Author(s): Ekins BR, Ford DC, Thompson MI, Bridges RR, Rollins DE,
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Abstract The discovery of the effectiveness of oral antidotes such as N-acetylcysteine (NAC) for acetaminophen poisonings has raised questions about the appropriateness of concomitant administration with activated charcoal. A number of studies have attempted to clarify this question without complete success. This study was designed to evaluate the difference in serum levels of NAC when given with activated charcoal. Nineteen patients completed a two-phase cross-over study in which they served as their own controls. Each subject in phase 1 received 140 mg/kg of diluted, chilled NAC orally, and venous blood samples were drawn for analysis. Phase 2 consisted of a 100-g dose of activated charcoal followed by NAC. Samples were transported immediately and assayed using spectrophotometry. A reduction in peak NAC level of 29\% (P less than .02) and a reduction of total area under the curve (AUC) of 39\% (P less than .001) was noted. Although it may be preferable to avoid completely the use of activated charcoal when using NAC to treat overdoses of acetaminophen, we recommend that if these agents are used together, doses of NAC be increased by 40\% to compensate for the decreased oral absorption of NAC.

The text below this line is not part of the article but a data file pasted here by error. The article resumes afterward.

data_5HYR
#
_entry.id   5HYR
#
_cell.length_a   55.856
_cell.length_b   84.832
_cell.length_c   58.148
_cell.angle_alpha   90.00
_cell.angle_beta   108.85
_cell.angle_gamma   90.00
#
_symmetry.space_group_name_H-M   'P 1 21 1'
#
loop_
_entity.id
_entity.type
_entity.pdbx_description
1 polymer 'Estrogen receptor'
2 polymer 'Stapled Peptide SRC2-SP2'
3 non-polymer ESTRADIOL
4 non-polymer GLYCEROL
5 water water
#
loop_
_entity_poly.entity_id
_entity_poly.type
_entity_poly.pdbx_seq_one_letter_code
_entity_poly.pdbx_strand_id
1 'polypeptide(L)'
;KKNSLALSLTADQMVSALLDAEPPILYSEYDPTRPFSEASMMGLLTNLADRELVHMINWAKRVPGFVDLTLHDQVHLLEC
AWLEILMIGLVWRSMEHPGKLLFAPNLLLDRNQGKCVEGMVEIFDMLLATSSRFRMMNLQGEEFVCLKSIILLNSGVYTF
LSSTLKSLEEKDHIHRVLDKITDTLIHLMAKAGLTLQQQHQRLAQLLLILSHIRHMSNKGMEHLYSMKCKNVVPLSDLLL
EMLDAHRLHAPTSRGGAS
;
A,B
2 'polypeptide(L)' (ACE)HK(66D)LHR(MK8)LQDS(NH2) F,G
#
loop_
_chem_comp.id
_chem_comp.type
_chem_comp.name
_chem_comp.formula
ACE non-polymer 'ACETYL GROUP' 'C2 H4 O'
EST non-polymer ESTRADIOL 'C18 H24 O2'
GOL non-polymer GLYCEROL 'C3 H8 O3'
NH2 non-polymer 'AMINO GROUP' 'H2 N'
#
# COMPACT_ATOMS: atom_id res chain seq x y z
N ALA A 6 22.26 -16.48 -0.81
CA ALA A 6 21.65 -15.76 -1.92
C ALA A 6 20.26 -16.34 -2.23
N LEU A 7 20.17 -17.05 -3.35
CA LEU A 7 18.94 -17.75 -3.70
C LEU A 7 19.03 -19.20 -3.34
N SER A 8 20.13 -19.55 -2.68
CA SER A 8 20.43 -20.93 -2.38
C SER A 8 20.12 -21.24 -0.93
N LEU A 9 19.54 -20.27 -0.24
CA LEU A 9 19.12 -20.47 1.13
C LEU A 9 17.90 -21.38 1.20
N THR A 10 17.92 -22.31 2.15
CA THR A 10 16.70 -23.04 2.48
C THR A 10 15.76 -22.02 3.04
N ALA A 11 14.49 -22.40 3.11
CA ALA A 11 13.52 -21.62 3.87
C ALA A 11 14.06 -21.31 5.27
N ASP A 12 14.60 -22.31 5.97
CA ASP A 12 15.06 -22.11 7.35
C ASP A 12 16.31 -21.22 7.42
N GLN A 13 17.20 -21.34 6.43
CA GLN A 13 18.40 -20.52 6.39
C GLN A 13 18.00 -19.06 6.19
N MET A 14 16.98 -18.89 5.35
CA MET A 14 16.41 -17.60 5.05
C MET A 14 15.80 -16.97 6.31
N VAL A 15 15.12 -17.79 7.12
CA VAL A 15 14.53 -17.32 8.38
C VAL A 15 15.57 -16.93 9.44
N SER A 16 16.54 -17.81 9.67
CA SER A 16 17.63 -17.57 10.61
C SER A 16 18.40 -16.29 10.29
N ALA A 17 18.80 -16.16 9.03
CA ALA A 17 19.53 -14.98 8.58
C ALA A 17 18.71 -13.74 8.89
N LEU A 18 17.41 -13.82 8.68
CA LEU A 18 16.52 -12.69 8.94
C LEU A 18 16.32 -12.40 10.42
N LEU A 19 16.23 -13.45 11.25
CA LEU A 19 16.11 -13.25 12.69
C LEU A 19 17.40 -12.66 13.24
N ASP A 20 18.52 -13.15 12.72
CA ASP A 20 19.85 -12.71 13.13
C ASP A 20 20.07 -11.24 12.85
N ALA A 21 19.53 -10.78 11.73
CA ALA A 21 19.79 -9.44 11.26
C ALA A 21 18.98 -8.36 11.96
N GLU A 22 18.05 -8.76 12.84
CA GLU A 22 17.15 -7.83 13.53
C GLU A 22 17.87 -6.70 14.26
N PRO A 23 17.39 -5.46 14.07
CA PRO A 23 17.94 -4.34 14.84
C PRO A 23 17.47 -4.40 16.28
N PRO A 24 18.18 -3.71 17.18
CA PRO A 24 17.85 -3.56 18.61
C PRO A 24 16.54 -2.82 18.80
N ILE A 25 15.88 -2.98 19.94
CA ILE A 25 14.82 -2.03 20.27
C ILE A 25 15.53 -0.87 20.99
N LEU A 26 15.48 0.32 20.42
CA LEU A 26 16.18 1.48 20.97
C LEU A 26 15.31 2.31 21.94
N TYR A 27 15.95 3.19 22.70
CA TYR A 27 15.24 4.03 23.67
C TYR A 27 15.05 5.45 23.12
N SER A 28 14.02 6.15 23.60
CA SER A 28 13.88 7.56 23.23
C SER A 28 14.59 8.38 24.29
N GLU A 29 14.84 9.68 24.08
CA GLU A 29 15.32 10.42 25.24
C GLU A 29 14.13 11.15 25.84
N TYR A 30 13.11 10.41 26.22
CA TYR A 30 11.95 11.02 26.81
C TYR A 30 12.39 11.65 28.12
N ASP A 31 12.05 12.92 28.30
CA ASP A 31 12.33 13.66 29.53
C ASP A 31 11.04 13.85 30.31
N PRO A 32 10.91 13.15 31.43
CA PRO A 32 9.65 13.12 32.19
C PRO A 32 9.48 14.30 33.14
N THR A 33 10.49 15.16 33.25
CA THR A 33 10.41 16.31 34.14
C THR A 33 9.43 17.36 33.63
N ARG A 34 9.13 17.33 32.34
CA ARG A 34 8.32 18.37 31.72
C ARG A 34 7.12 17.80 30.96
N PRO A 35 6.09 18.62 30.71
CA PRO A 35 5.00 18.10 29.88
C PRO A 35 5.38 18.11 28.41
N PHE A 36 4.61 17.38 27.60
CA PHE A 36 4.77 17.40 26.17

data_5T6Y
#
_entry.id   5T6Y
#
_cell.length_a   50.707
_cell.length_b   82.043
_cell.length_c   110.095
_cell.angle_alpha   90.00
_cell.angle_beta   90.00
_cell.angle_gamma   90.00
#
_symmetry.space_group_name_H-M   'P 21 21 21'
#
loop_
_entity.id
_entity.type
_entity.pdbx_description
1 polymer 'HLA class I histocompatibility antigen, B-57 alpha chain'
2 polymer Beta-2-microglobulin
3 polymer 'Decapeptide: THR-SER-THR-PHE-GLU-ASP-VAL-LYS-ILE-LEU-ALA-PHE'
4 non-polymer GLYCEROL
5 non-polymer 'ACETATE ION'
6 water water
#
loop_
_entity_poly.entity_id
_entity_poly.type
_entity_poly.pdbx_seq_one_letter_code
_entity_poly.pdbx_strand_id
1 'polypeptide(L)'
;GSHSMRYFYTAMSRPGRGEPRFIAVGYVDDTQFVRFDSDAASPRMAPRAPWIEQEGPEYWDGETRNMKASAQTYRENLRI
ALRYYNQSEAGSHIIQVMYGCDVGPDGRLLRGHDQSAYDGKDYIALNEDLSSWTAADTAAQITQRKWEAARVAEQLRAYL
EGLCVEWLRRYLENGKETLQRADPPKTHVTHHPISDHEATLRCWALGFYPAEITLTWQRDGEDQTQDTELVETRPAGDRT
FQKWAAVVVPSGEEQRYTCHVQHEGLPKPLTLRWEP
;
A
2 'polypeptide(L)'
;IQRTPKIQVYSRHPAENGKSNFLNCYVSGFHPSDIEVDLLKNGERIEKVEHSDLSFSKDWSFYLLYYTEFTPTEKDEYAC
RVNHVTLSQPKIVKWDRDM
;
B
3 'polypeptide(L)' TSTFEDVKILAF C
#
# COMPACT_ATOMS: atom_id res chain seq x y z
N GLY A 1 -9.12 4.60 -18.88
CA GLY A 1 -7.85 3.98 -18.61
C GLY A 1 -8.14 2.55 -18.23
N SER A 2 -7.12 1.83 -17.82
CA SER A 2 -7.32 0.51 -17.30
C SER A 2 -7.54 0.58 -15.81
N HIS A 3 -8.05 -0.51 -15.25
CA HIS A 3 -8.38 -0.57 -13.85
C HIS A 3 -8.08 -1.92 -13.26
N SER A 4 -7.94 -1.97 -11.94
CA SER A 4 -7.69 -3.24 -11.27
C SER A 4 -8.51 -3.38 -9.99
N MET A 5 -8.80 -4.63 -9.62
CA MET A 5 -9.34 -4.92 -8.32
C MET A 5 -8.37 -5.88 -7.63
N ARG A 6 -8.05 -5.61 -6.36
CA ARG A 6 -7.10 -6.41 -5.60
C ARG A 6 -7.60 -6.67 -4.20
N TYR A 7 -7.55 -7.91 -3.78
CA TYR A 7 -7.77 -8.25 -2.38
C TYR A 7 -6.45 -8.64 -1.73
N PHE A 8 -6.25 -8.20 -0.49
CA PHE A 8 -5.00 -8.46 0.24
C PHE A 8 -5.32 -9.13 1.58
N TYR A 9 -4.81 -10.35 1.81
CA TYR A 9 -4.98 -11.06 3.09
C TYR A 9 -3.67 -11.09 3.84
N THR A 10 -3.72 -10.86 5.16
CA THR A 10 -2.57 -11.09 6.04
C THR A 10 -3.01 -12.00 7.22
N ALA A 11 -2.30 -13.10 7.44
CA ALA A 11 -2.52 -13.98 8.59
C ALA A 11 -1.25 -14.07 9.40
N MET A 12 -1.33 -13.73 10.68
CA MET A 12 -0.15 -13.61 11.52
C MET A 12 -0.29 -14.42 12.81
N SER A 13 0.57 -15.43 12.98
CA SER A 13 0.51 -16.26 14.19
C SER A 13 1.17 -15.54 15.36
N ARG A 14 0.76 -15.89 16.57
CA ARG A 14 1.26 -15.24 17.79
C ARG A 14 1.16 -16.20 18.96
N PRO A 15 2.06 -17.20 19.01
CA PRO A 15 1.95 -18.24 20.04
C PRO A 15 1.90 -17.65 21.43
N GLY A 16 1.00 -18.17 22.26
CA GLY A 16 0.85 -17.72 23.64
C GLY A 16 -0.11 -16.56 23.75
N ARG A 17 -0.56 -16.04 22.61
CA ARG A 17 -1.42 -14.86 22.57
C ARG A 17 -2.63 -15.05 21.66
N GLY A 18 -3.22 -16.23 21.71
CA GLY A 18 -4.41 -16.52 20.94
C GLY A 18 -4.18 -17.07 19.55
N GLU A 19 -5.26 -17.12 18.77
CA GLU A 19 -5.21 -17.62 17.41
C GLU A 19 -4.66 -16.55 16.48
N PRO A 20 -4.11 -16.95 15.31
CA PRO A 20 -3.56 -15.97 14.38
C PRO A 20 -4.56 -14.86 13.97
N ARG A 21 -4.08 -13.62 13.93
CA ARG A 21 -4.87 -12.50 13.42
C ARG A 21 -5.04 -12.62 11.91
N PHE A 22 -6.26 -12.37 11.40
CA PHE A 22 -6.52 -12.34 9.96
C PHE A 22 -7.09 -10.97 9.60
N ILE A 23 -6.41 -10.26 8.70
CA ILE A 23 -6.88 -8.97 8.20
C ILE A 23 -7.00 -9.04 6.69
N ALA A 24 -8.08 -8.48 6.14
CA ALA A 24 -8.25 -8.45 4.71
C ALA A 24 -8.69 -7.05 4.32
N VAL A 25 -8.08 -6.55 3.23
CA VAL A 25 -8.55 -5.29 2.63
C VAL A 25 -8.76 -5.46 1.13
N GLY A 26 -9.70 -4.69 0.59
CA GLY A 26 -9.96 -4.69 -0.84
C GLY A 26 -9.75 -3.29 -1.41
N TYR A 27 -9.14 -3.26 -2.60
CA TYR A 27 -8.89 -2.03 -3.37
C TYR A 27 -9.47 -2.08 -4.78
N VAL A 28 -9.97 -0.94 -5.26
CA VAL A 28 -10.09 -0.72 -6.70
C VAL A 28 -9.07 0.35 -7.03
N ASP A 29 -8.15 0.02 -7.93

This article was published in Am J Emerg Med
and referenced in Journal of Clinical Toxicology